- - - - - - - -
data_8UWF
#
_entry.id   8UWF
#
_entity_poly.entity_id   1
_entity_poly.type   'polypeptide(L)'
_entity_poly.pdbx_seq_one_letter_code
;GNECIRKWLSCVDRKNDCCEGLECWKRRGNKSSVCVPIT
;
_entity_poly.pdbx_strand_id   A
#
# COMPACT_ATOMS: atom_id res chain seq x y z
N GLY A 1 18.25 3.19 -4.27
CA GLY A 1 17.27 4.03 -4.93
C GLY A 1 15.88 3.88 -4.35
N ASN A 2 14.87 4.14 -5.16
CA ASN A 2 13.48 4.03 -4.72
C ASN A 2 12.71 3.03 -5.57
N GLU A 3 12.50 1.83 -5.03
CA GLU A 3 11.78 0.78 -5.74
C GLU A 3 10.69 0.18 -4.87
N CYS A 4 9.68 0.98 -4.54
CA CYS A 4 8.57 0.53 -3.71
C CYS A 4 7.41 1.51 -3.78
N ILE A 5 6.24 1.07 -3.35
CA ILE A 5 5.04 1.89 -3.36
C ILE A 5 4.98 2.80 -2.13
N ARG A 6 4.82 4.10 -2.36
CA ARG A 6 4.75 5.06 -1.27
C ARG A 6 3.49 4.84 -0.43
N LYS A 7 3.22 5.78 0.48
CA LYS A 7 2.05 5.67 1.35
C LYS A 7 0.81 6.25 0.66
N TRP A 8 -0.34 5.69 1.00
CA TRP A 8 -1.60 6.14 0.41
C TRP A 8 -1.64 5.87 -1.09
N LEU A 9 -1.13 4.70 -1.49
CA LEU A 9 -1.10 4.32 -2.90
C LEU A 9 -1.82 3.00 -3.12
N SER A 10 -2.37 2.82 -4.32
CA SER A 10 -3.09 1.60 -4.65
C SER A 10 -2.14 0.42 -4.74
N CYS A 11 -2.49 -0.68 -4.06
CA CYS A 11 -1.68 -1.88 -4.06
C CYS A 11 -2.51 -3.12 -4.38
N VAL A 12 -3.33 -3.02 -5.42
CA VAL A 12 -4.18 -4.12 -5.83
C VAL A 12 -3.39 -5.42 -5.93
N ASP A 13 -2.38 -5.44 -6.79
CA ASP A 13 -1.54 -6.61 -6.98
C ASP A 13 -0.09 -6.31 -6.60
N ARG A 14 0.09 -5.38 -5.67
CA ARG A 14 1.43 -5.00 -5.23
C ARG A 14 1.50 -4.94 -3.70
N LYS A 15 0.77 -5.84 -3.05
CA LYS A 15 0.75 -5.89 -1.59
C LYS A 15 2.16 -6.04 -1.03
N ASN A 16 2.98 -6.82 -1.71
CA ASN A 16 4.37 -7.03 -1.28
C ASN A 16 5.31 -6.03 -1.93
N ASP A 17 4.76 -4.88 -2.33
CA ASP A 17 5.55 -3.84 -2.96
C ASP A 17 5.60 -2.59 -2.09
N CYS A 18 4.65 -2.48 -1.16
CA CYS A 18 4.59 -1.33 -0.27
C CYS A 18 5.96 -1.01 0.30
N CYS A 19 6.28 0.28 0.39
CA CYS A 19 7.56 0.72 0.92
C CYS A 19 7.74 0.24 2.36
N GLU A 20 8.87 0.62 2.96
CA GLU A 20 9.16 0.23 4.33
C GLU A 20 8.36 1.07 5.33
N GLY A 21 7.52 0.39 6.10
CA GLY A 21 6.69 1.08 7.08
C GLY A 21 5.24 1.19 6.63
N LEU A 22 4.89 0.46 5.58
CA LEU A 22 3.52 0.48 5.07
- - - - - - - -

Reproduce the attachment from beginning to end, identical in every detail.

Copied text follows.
data_8UWF
#
_entry.id   8UWF
#
_entity_poly.entity_id   1
_entity_poly.type   'polypeptide(L)'
_entity_poly.pdbx_seq_one_letter_code
;GNECIRKWLSCVDRKNDCCEGLECWKRRGNKSSVCVPIT
;
_entity_poly.pdbx_strand_id   A
#
# COMPACT_ATOMS: atom_id res chain seq x y z
N GLY A 1 18.25 3.19 -4.27
CA GLY A 1 17.27 4.03 -4.93
C GLY A 1 15.88 3.88 -4.35
N ASN A 2 14.87 4.14 -5.16
CA ASN A 2 13.48 4.03 -4.72
C ASN A 2 12.71 3.03 -5.57
N GLU A 3 12.50 1.83 -5.03
CA GLU A 3 11.78 0.78 -5.74
C GLU A 3 10.69 0.18 -4.87
N CYS A 4 9.68 0.98 -4.54
CA CYS A 4 8.57 0.53 -3.71
C CYS A 4 7.41 1.51 -3.78
N ILE A 5 6.24 1.07 -3.35
CA ILE A 5 5.04 1.89 -3.36
C ILE A 5 4.98 2.80 -2.13
N ARG A 6 4.82 4.10 -2.36
CA ARG A 6 4.75 5.06 -1.27
C ARG A 6 3.49 4.84 -0.43
N LYS A 7 3.22 5.78 0.48
CA LYS A 7 2.05 5.67 1.35
C LYS A 7 0.81 6.25 0.66
N TRP A 8 -0.34 5.69 1.00
CA TRP A 8 -1.60 6.14 0.41
C TRP A 8 -1.64 5.87 -1.09
N LEU A 9 -1.13 4.70 -1.49
CA LEU A 9 -1.10 4.32 -2.90
C LEU A 9 -1.82 3.00 -3.12
N SER A 10 -2.37 2.82 -4.32
CA SER A 10 -3.09 1.60 -4.65
C SER A 10 -2.14 0.42 -4.74
N CYS A 11 -2.49 -0.68 -4.06
CA CYS A 11 -1.68 -1.88 -4.06
C CYS A 11 -2.51 -3.12 -4.38
N VAL A 12 -3.33 -3.02 -5.42
CA VAL A 12 -4.18 -4.12 -5.83
C VAL A 12 -3.39 -5.42 -5.93
N ASP A 13 -2.38 -5.44 -6.79
CA ASP A 13 -1.54 -6.61 -6.98
C ASP A 13 -0.09 -6.31 -6.60
N ARG A 14 0.09 -5.38 -5.67
CA ARG A 14 1.43 -5.00 -5.23
C ARG A 14 1.50 -4.94 -3.70
N LYS A 15 0.77 -5.84 -3.05
CA LYS A 15 0.75 -5.89 -1.59
C LYS A 15 2.16 -6.04 -1.03
N ASN A 16 2.98 -6.82 -1.71
CA ASN A 16 4.37 -7.03 -1.28
C ASN A 16 5.31 -6.03 -1.93
N ASP A 17 4.76 -4.88 -2.33
CA ASP A 17 5.55 -3.84 -2.96
C ASP A 17 5.60 -2.59 -2.09
N CYS A 18 4.65 -2.48 -1.16
CA CYS A 18 4.59 -1.33 -0.27
C CYS A 18 5.96 -1.01 0.30
N CYS A 19 6.28 0.28 0.39
CA CYS A 19 7.56 0.72 0.92
C CYS A 19 7.74 0.24 2.36
N GLU A 20 8.87 0.62 2.96
CA GLU A 20 9.16 0.23 4.33
C GLU A 20 8.36 1.07 5.33
N GLY A 21 7.52 0.39 6.10
CA GLY A 21 6.69 1.08 7.08
C GLY A 21 5.24 1.19 6.63
N LEU A 22 4.89 0.46 5.58
CA LEU A 22 3.52 0.48 5.07